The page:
Document Type

Open Access Article

Author Biography

Amanda Stuckey is an assistant professor of English at Central Penn College, where she teaches interdisciplinary humanities and literature courses. Research for this piece began with a fellowship from the American Antiquarian Society and support from the Bibliographical Society of America.


This article theorizes methodological transparency in intersections of book history and pedagogy. To illuminate the intersections of accessible pedagogy and liberation bibliography, I describe the process of planning and conducting an archive-based workshop submitted to the Bibliographical Society of America. The workshop focuses on one book object: an 1836 New Testament embossed in raised roman letters meant to be read by the fingers of low-vision and blind students. The workshop especially seeks to reach community and traditionally nonacademic spaces, both virtual and on-site. Workshop participants discuss and reflect on the relationships among education access, disability history, and the book as a material object. We emphasize the merging of method with material: in the same way that the embossed book attempted to make literacy accessible to blind and low-vision readers, this workshop must be accessible to a range of participants and tailored to the individual needs and preferences of those registered. Reflecting on the planning, conducting, and aftermath of this workshop, I suggest that the workshop potentially merges disability pedagogy and liberation bibliography: interdependence is not only acknowledged but also privileged; hierarchies are not only identified but also unpacked; and knowledge is made rather than received. I build this theorization from participant’s contributions, feedback, and meta-reflections that assess the workshop on multiple levels, from access to content.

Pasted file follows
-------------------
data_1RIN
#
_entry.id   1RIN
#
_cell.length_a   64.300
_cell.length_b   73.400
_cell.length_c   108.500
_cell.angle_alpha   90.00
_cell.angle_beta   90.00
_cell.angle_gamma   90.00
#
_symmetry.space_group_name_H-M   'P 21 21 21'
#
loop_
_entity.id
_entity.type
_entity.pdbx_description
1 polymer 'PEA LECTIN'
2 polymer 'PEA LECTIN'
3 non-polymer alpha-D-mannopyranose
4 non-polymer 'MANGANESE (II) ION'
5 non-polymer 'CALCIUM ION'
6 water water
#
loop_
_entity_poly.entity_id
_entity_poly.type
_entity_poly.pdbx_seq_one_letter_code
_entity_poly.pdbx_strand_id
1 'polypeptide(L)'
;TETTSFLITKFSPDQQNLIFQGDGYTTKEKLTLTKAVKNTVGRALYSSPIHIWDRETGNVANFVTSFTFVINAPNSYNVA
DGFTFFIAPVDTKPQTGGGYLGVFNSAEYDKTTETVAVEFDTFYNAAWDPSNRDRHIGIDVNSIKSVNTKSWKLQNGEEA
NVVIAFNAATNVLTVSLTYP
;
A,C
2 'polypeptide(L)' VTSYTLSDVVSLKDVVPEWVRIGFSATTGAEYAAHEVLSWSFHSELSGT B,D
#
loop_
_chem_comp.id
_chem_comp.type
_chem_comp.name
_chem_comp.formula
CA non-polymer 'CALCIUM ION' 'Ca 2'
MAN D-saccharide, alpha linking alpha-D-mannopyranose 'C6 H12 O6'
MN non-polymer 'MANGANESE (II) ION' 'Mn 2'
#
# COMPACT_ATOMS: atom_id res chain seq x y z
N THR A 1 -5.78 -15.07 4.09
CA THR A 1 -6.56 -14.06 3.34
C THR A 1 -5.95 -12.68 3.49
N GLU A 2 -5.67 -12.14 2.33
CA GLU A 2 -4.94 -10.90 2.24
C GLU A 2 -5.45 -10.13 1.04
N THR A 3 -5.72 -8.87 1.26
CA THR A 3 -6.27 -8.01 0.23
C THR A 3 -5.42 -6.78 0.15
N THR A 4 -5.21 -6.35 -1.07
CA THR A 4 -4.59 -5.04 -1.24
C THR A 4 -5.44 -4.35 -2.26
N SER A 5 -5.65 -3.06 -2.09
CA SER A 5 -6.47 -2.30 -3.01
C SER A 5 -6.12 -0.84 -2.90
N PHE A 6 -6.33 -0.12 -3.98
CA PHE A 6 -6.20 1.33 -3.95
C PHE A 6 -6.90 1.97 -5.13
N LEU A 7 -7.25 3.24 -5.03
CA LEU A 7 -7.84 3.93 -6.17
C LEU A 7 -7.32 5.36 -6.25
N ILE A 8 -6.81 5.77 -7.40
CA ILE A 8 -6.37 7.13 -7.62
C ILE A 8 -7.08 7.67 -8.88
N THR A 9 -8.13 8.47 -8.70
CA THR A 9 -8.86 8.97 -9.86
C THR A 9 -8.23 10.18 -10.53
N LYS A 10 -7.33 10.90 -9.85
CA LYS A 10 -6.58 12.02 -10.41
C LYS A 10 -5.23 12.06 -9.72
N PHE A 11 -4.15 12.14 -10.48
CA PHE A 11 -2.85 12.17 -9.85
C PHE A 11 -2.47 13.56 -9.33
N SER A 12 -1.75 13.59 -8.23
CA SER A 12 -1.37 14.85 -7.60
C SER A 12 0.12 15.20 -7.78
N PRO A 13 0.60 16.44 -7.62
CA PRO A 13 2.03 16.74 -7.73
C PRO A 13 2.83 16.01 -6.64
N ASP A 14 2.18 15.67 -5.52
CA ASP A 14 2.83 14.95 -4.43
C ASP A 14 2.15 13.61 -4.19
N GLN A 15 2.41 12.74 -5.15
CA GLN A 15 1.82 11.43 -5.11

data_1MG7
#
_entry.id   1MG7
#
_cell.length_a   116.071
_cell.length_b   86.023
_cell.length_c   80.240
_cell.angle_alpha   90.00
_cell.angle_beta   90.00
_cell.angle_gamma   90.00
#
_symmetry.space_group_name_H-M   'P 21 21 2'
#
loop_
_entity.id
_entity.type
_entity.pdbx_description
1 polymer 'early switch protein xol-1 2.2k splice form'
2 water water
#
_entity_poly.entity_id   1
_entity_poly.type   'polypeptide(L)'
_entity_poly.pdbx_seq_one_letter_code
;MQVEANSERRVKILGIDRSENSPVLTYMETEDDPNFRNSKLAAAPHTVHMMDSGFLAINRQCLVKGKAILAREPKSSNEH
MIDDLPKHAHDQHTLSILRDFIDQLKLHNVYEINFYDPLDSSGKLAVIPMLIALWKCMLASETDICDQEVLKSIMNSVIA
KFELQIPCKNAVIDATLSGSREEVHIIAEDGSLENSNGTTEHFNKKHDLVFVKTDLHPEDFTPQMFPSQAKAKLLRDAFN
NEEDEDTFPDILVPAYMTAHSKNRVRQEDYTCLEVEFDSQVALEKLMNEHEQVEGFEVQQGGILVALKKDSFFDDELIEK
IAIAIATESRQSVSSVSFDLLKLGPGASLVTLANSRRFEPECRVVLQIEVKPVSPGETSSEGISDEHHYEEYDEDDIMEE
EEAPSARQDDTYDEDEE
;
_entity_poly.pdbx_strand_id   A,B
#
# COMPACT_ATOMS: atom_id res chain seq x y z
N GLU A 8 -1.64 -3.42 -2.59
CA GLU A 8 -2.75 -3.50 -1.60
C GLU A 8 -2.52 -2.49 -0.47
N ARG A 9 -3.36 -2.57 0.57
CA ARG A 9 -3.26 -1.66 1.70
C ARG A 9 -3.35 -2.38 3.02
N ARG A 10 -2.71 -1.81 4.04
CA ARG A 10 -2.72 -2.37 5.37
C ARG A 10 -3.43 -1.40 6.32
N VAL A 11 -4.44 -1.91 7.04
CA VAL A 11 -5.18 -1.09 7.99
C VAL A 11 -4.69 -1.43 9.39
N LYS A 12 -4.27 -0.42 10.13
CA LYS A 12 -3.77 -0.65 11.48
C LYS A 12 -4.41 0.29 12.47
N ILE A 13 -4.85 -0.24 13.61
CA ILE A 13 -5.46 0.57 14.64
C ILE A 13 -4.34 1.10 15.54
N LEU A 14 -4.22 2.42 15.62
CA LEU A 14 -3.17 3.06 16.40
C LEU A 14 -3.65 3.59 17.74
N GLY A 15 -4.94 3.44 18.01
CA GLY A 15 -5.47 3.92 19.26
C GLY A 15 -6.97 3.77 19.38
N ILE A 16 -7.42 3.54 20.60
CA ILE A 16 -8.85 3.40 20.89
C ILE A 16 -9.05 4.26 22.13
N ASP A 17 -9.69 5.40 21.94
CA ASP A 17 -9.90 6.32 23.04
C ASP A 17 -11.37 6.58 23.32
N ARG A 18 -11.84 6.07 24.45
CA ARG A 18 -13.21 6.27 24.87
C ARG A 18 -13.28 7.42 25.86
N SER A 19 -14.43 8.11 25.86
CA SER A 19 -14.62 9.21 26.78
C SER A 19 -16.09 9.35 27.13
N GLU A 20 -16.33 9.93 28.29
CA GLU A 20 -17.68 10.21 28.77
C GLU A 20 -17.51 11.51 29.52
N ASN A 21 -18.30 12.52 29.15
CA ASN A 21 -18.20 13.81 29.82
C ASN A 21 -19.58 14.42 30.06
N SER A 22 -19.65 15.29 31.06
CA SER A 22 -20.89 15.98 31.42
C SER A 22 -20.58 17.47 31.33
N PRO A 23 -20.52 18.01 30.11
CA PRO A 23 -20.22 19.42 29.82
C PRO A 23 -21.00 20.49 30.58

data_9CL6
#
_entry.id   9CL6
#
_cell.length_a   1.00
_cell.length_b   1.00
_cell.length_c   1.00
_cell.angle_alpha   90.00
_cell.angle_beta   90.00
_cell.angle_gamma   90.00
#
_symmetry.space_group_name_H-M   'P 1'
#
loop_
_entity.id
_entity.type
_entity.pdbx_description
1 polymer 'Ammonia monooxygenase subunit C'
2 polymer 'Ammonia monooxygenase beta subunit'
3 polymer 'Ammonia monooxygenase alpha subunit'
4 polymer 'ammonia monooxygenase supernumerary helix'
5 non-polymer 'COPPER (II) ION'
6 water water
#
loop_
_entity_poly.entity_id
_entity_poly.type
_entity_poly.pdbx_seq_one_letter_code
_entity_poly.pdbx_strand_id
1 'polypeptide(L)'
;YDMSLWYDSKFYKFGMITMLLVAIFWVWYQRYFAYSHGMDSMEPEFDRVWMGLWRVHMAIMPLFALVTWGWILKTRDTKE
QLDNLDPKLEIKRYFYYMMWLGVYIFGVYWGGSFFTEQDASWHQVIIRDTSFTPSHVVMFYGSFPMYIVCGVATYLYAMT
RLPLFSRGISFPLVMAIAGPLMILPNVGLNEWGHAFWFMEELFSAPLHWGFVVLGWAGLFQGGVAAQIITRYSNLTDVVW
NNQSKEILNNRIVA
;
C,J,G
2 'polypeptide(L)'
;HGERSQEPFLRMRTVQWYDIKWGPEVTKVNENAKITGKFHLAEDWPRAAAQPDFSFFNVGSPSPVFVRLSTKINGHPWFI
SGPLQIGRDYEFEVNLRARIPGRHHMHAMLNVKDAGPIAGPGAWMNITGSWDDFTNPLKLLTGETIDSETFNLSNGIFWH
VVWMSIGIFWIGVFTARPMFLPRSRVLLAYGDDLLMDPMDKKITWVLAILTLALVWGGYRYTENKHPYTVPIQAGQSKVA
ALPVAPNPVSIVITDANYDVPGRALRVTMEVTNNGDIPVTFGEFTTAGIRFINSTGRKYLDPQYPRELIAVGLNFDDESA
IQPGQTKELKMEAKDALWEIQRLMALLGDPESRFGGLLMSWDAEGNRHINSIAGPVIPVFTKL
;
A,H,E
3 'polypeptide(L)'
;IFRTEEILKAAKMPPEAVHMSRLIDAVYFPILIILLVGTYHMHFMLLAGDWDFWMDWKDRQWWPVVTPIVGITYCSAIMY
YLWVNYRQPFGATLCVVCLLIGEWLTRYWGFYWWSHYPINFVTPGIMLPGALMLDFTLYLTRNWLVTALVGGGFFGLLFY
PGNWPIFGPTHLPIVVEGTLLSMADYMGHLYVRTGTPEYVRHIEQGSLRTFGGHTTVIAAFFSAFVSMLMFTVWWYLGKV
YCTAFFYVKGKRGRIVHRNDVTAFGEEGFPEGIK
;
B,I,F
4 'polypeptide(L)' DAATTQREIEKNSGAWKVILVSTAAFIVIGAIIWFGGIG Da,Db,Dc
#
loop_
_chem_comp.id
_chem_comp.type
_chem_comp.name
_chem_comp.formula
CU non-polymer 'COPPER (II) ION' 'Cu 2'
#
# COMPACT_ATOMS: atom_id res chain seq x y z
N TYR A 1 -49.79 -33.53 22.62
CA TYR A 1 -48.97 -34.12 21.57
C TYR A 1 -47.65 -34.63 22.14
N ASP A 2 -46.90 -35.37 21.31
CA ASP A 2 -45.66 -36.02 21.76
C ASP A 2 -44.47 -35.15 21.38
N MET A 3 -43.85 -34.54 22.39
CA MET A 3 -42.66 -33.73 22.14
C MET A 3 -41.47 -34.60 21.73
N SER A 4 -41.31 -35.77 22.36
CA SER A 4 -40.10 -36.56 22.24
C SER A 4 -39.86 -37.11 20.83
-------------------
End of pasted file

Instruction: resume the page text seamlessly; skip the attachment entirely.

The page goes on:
(In the issue section "Uncovering Labor")